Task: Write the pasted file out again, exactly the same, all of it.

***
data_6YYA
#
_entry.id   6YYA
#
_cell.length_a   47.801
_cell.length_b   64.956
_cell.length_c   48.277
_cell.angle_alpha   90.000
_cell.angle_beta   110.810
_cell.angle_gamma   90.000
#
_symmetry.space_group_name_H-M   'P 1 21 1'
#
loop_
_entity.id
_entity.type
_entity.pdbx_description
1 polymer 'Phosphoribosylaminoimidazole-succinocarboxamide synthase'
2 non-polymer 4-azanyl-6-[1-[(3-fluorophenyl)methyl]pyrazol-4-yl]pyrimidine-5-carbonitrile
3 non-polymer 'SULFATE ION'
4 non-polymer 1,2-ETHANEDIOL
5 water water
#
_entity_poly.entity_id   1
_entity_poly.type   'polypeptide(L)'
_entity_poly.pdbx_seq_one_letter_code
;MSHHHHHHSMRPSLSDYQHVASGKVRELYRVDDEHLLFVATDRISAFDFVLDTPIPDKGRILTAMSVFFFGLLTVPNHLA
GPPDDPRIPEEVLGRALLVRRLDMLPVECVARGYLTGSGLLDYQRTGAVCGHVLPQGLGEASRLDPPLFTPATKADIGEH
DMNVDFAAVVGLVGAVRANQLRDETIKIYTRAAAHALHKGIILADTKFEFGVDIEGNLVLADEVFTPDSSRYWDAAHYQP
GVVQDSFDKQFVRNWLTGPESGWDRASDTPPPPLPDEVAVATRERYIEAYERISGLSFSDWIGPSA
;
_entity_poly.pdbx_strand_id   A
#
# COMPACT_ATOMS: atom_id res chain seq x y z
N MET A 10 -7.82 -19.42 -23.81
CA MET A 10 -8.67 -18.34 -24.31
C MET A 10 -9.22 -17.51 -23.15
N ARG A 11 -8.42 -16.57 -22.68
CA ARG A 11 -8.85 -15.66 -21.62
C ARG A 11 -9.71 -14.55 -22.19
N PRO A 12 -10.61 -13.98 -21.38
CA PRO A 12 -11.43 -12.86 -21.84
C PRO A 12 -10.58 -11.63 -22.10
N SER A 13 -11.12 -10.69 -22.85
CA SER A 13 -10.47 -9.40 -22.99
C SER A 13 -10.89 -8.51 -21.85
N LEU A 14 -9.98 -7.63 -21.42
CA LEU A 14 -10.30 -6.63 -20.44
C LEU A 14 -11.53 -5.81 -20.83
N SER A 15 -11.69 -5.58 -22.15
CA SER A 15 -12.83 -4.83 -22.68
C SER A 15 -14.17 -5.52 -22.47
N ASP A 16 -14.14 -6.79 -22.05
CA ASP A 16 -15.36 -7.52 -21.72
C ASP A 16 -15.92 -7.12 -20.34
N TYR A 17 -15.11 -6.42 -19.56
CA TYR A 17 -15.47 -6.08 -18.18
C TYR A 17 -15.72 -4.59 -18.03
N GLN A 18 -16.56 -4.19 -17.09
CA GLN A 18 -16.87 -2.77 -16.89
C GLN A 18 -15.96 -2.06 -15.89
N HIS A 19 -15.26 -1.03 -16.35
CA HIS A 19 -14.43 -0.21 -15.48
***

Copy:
data_6YYA
#
_entry.id   6YYA
#
_cell.length_a   47.801
_cell.length_b   64.956
_cell.length_c   48.277
_cell.angle_alpha   90.000
_cell.angle_beta   110.810
_cell.angle_gamma   90.000
#
_symmetry.space_group_name_H-M   'P 1 21 1'
#
loop_
_entity.id
_entity.type
_entity.pdbx_description
1 polymer 'Phosphoribosylaminoimidazole-succinocarboxamide synthase'
2 non-polymer 4-azanyl-6-[1-[(3-fluorophenyl)methyl]pyrazol-4-yl]pyrimidine-5-carbonitrile
3 non-polymer 'SULFATE ION'
4 non-polymer 1,2-ETHANEDIOL
5 water water
#
_entity_poly.entity_id   1
_entity_poly.type   'polypeptide(L)'
_entity_poly.pdbx_seq_one_letter_code
;MSHHHHHHSMRPSLSDYQHVASGKVRELYRVDDEHLLFVATDRISAFDFVLDTPIPDKGRILTAMSVFFFGLLTVPNHLA
GPPDDPRIPEEVLGRALLVRRLDMLPVECVARGYLTGSGLLDYQRTGAVCGHVLPQGLGEASRLDPPLFTPATKADIGEH
DMNVDFAAVVGLVGAVRANQLRDETIKIYTRAAAHALHKGIILADTKFEFGVDIEGNLVLADEVFTPDSSRYWDAAHYQP
GVVQDSFDKQFVRNWLTGPESGWDRASDTPPPPLPDEVAVATRERYIEAYERISGLSFSDWIGPSA
;
_entity_poly.pdbx_strand_id   A
#
# COMPACT_ATOMS: atom_id res chain seq x y z
N MET A 10 -7.82 -19.42 -23.81
CA MET A 10 -8.67 -18.34 -24.31
C MET A 10 -9.22 -17.51 -23.15
N ARG A 11 -8.42 -16.57 -22.68
CA ARG A 11 -8.85 -15.66 -21.62
C ARG A 11 -9.71 -14.55 -22.19
N PRO A 12 -10.61 -13.98 -21.38
CA PRO A 12 -11.43 -12.86 -21.84
C PRO A 12 -10.58 -11.63 -22.10
N SER A 13 -11.12 -10.69 -22.85
CA SER A 13 -10.47 -9.40 -22.99
C SER A 13 -10.89 -8.51 -21.85
N LEU A 14 -9.98 -7.63 -21.42
CA LEU A 14 -10.30 -6.63 -20.44
C LEU A 14 -11.53 -5.81 -20.83
N SER A 15 -11.69 -5.58 -22.15
CA SER A 15 -12.83 -4.83 -22.68
C SER A 15 -14.17 -5.52 -22.47
N ASP A 16 -14.14 -6.79 -22.05
CA ASP A 16 -15.36 -7.52 -21.72
C ASP A 16 -15.92 -7.12 -20.34
N TYR A 17 -15.11 -6.42 -19.56
CA TYR A 17 -15.47 -6.08 -18.18
C TYR A 17 -15.72 -4.59 -18.03
N GLN A 18 -16.56 -4.19 -17.09
CA GLN A 18 -16.87 -2.77 -16.89
C GLN A 18 -15.96 -2.06 -15.89
N HIS A 19 -15.26 -1.03 -16.35
CA HIS A 19 -14.43 -0.21 -15.48